Biodiversity - what is its importance to you and the economy?

This excellent explainer by Professor Tim Benton,  and John Wallace published in Chatham House lists the threats by bioregions and what can be done about it. After all, '... biodiversity is integral to the resilience of human societies, and without action to both preserve it and reduce carbon emissions, the world will become less and less habitable for humanity and global prosperity.'.

Continue reading

COP28 controversy and the challenge of energy transition in the Gulf

The COP28 in Dubai marked the second time a COP has been hosted in the Gulf region since 2012. The selection of the United Arab Emirates (UAE) as host raised questions not only about its ability to deliver on the COP agenda but also drew attention to its socio-economic context and its equitable contribution to addressing climate change.

Perhaps there is a silver lining: In this article, the author from Chatham House suggests that by adopting a strategy of diversifying from heavy dependence on a single commodity, and as the world divests from fossil fuiels, Gulf countries may avoid costly consequences of delayed action.

"This transition will be challenging, but the region can harness its financial capacities and transferable skills to gradually transition to a post-oil, climate-compatible economy."

Continue reading

The emerging global crisis of land use and why should we care?

This very interesting article from Chatham Houe reflects on not only how rising competition for land threatens international and environmental stability, but also how the risks can be mitigated.

Continue reading


What are ‘planetary boundaries’ and why should we care?

We had better care, because “…as far as we know, there is exactly one planet in our Solar System – and the galaxy – which hosts life. And you’re on it.”

Continue reading


The AI horse has bolted. What to do? 

Alan Finkel, who was Australia’s chief scientist from 2016 to 2020 wrote this article.

AI is everywhere. Its potential to contribute to society is vast and undisputed. However, almost every day, new concerns and calls for regulation are raised.

The trouble for regulators is that the AI horse has bolted. 

Like the effort to tackle climate change, negotiating an international agreement would require collaboration on a global scale similar to the nuclear non-proliferation treaty, according to Alan Finkel (reprinted with permission).

Continue reading


Less than 200 corporates responsible for majority of global industrial emissions

The new report, from the World Bank and CDP, found that just 157 global companies account for 60% of industrial emissions when also considering their vast supply chains.

Download report:


What are the greatest risks facing us?

This Global Risks Report 2023 was published by the WORLD ECONOMIC FORUM in January 2023 and gives a stark informed overview of the risks facing us. Reprinted with permission by WEF. 

Download report:


The Federal Government announced a new Sustainable Finance Strategy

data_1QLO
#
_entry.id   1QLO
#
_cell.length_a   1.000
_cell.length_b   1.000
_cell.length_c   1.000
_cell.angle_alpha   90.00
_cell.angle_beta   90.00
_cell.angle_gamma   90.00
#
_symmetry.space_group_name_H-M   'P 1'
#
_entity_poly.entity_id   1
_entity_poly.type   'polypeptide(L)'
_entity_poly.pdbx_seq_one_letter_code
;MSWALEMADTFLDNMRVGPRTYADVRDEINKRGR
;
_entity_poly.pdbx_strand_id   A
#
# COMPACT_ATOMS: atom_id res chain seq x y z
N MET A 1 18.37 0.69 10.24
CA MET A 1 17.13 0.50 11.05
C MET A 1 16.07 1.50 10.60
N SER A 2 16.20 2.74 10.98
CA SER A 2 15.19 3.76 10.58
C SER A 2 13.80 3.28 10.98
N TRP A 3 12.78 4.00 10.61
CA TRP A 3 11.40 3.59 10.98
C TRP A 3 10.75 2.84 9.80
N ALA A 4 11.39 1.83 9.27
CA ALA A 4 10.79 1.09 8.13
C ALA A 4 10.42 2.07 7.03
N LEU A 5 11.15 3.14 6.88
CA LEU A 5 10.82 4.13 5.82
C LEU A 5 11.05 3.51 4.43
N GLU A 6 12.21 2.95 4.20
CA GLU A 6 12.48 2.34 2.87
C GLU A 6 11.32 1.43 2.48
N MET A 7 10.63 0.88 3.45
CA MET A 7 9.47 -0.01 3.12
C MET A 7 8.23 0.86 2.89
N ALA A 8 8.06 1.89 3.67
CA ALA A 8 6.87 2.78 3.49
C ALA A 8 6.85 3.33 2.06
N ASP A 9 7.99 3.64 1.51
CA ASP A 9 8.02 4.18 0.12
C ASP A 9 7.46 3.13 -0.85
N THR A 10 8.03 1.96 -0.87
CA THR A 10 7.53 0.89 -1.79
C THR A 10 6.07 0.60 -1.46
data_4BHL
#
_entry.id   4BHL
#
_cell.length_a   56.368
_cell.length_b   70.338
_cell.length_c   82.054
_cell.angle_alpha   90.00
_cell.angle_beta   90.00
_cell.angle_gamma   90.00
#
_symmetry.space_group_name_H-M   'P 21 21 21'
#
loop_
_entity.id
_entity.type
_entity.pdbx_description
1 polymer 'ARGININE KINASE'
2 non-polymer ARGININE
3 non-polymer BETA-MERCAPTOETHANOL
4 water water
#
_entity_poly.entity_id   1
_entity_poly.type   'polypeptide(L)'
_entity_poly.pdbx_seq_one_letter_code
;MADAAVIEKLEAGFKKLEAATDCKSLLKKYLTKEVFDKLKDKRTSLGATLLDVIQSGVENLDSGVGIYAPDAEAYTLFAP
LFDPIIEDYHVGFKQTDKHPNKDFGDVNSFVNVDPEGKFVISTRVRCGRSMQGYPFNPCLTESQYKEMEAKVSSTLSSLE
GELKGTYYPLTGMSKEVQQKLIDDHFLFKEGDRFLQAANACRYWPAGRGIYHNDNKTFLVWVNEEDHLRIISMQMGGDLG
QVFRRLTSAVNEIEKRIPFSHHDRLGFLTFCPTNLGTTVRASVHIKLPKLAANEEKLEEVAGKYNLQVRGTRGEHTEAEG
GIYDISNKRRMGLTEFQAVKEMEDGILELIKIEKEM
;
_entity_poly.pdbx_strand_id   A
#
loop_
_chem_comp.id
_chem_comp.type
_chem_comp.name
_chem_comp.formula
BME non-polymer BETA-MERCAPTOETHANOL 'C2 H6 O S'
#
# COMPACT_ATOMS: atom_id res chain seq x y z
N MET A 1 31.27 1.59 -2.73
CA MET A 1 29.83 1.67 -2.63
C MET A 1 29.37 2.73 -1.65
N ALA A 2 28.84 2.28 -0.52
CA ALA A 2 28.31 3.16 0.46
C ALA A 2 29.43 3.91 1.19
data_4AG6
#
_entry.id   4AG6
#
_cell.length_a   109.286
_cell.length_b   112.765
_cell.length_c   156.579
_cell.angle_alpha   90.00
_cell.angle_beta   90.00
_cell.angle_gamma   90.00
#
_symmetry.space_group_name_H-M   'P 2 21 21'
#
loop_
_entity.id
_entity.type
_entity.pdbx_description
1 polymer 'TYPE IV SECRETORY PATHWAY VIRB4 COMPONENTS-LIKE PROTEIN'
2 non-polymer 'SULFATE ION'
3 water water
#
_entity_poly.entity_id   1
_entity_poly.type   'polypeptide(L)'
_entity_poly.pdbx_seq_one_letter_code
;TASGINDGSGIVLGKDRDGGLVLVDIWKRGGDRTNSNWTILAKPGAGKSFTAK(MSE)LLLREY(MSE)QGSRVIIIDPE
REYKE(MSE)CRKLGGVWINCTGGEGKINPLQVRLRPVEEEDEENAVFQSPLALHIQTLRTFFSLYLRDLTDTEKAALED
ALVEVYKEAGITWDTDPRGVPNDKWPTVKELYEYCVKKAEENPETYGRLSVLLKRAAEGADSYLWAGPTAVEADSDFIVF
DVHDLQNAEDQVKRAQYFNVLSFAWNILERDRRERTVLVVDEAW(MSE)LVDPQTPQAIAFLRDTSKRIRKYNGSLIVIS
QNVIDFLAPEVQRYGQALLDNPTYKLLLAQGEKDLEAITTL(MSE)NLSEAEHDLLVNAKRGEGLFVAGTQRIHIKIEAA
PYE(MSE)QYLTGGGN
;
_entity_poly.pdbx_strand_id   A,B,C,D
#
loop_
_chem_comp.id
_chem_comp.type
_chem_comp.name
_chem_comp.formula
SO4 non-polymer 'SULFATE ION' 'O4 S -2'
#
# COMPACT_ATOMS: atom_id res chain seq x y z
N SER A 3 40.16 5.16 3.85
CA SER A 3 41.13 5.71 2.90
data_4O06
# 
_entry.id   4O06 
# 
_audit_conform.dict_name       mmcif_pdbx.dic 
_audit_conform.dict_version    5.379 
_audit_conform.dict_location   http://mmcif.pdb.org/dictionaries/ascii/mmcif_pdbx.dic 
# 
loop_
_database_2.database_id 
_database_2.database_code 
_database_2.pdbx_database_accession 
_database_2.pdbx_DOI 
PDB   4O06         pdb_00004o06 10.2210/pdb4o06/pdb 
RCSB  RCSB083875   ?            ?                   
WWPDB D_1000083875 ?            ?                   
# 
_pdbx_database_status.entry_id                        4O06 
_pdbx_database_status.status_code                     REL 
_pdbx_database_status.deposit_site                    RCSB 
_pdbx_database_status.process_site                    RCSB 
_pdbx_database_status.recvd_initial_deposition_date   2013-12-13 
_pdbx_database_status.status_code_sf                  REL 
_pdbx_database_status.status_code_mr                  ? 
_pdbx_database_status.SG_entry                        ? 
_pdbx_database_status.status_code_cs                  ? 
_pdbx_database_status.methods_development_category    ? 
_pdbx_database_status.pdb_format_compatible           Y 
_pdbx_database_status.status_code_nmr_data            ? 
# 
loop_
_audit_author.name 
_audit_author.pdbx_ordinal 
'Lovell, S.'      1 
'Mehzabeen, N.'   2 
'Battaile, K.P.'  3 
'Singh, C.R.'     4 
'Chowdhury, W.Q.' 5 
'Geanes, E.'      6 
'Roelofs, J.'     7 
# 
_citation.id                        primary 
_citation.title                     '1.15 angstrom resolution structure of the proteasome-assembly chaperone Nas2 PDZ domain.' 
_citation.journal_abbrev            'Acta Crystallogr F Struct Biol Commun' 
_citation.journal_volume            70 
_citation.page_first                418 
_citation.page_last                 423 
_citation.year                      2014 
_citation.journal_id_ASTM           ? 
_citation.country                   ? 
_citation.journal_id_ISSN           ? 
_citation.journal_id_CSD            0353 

It sets in place the right enabling environment to unlock capital towards the sustainability challenges we must address as a nation

Download report:


From Values to Riches

Unsurprisingly, climate change is a top concern for Australians. Here is the latest of RIAA's research which shows that now "four out of five Australians (83%) expect their bank account and their super to be invested responsibly and ethicallyand 74% would consider moving to another provider if they found out their current fund was investing in companies engaged in activities that were inconsistent with their values."

From Values to Riches 2022: Charting consumer demand for responsible investing in Australia from the Responsible Investment Association Australia.

Download report:


CLIMATE CHANGE - is it real? Will it affect my investments?

In just two years, we have suffered through multiple record-breaking floods and a fire season never experienced before. Even at current levels, human actions in heating the climate are causing dangerous and widespread disruption, threatening devastation to swathes of the natural world and rendering many areas unliveable, according to this landmark report published last month.

Climate breakdown is accelerating rapidly. It is now predicted by the Intergovernmental Panel on Climate Change ((IPCC) that many of the impacts will be more severe than predicted and there is only a narrow chance left of avoiding its worst ravages. We are seeing the effect of climate change induced devastation on food prices.

Adding fuel to inflationary pressures has been a global pandemic where supply chains have been disrupted like never before, heightened geopolitical risks with the Russian invasion of Ukraine, putting price pressures on everything from crude oil to wheat to sunflower oil.

The Intergovernmental Panel on Climate Change (IPCC) is the United Nations body for assessing the science related to climate change.
The report is free to download

Continue reading here: